While many are freaking out about wrestling being cut from the 2020 Games, possibly for squash, the world cricket community is using a “great deal of effort” to get their sport included in the 2024 Olympics program to boost its global exposure.
Cricket already received its IOC recognition back in 2010, which means it can apply to appear in future Olympics starting in 2024. The sport hasn’t appeared in the Olympics since the 1900 Paris Games, but now thinks the Olympic tournament would be the “pinnacle” of the sport.
There are a few concerns, mostly the “short term loss of income,” which the International Cricket Committee seemed to be willing to forfeit for the good of the sport because, as they said in a statement, they are “impressed with the potential boost for the game worldwide if cricket were to be included.”
The ICC met for two days in Auckland, and said afterwards that international cricket was clean of corruption “for the most part” and that match fixing has shifted to domestic cricket matches.
With the USOC seriously contemplating a bid for the 2024 Olympics, it’ll be interesting to see whether an American Games would change the timeline of cricket’s Olympics debut, since it’s not huge over here.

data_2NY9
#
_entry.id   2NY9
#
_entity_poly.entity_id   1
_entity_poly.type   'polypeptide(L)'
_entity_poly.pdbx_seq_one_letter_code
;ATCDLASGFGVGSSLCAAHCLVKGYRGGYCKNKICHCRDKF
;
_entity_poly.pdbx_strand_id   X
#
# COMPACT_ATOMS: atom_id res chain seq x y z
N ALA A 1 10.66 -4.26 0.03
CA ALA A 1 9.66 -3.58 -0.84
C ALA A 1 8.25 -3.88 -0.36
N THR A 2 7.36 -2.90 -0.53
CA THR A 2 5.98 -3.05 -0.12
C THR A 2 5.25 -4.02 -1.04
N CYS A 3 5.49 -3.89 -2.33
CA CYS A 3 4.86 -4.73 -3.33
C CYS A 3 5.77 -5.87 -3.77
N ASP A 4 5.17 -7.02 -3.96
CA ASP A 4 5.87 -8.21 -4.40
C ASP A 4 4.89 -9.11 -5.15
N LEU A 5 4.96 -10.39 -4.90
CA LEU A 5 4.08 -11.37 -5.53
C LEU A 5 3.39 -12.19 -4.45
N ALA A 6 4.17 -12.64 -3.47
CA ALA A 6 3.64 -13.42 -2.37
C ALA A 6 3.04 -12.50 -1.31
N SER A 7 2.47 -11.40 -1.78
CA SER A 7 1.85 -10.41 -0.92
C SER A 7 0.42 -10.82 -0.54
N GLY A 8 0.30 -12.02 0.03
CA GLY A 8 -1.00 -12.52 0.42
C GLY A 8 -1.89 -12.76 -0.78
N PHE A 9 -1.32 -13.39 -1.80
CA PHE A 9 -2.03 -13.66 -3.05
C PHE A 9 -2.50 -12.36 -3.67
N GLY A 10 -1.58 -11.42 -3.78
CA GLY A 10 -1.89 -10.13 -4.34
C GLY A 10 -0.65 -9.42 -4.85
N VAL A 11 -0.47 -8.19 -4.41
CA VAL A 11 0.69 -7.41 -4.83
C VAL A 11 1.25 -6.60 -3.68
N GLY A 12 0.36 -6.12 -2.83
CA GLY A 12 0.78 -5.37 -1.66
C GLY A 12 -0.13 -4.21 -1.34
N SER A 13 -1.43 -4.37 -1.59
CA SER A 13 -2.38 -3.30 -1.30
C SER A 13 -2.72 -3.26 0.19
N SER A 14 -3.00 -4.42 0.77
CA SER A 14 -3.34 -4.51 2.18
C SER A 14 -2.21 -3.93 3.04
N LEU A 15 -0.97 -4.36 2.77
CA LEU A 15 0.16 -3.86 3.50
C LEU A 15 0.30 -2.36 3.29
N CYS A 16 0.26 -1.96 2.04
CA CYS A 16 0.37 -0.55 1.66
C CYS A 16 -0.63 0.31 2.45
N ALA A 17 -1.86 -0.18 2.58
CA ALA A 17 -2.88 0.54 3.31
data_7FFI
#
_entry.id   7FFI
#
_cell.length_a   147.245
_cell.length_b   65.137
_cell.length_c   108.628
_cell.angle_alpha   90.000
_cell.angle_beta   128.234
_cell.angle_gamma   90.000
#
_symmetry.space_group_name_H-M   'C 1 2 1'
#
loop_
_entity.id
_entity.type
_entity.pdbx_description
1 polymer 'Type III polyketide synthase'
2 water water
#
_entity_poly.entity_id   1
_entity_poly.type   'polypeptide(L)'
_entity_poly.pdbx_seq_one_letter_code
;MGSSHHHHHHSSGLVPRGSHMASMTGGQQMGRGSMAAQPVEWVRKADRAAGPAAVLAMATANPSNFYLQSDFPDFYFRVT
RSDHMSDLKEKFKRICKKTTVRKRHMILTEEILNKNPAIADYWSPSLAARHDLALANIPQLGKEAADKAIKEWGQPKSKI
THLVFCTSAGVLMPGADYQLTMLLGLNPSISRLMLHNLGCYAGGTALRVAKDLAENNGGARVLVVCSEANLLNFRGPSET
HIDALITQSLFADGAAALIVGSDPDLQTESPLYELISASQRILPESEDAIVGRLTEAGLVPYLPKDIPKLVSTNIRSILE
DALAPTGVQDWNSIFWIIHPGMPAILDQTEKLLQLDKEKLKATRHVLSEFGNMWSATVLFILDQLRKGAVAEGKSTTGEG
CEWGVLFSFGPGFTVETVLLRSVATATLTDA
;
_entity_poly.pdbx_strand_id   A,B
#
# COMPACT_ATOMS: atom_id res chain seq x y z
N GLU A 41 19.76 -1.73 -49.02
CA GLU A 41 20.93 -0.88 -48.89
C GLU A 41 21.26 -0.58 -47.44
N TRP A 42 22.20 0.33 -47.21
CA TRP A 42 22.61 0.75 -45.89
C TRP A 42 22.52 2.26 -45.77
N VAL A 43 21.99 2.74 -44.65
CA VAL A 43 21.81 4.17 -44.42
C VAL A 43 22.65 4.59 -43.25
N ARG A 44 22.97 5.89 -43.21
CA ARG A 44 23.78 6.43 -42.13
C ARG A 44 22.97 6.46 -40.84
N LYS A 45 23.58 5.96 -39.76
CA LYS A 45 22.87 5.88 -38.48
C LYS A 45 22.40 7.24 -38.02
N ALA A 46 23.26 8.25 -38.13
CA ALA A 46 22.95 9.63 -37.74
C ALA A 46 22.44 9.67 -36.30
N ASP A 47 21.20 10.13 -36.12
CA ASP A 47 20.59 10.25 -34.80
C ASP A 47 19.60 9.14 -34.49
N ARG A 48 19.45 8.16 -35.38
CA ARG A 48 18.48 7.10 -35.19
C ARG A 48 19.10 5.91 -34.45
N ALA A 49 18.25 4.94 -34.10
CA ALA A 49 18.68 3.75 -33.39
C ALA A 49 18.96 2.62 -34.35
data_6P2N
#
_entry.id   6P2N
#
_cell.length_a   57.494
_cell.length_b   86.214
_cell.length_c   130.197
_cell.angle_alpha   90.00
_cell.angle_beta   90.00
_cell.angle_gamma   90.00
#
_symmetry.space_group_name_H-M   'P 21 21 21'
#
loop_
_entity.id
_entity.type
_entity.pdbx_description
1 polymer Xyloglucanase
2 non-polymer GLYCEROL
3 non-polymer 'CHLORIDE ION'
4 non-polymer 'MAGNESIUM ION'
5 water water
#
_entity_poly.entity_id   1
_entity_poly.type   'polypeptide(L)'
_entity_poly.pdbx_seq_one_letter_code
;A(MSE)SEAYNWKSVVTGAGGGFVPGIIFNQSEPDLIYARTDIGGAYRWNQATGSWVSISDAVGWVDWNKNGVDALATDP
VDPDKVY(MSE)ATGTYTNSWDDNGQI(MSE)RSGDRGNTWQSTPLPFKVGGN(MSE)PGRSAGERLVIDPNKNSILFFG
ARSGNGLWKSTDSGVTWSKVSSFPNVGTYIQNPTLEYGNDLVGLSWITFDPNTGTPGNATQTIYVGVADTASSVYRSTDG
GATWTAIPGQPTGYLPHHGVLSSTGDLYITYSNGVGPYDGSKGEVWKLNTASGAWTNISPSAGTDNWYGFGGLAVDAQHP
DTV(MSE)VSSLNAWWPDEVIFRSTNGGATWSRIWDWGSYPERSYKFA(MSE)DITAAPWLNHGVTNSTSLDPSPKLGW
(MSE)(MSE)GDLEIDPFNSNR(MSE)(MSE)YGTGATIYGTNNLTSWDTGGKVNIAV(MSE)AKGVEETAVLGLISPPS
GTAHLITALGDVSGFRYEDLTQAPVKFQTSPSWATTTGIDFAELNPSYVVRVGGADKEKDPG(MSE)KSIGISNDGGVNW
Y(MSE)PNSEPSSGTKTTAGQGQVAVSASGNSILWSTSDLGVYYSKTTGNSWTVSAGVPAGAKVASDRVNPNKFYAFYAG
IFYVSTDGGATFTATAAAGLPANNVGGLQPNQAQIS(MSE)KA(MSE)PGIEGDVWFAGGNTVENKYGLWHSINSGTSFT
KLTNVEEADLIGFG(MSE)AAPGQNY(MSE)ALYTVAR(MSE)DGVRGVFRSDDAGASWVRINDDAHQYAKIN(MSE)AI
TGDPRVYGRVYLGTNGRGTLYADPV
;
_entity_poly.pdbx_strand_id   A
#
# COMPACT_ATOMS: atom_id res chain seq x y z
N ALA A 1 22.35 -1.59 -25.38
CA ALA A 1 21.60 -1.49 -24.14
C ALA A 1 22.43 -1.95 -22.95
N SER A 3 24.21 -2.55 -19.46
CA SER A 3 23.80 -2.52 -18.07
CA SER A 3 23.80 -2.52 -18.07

At least not as big as wrestling, right? So continue freaking out.
Spanish basketball star Pau Gasol is the latest athlete to announce publicly thoughts about skipping the Rio Olympics due to the Zika virus.
Gasol, a two-time Olympic silver medalist, held a press conference and wrote a column in Spanish newspaper El Pais titled “Olympic dream or medical nightmare?” on Monday.
“Returning to Spain after eight months in the United States, I am struck by how few people in Europe are talking about the Zika virus and its consequences,” Gasol wrote in the column. “From my conversations with both U.S. and Spanish experts, my conclusion is that Zika is a much bigger and more serious threat than we think.”
MORE: U.S. Olympic basketball game times announced
London Olympians Nic Long and Alise Post became the first members of the 2016 U.S. Olympic BMX team by capturing bronze medals at the World Championships in Medellín, Colombia, on Sunday.
Long, eliminated in the London Olympic quarterfinals, earned his first World Championships medal.
He finished third in Medellín behind France’s Joris Daudet and the Netherlands’ Niek Kimmann, the latter just missing in a bid to become the first BMX rider to repeat as World champion since the sport was added to the Olympic program in 2008.
Post, tearfully eliminated in the London Olympic semifinals, earned her third World Championships medal.
She was second for most of the final behind eventual Colombian winner and 2012 Olympic champion Mariana Pajón and was passed by Australian Caroline Buchanan on the final straight.
The U.S. can send two women and three men to Rio in BMX.
Long and Post bring the entire list of U.S. athletes qualified to Rio to 147 members.
MORE: 100 Team USA athletes to watch on road to Rio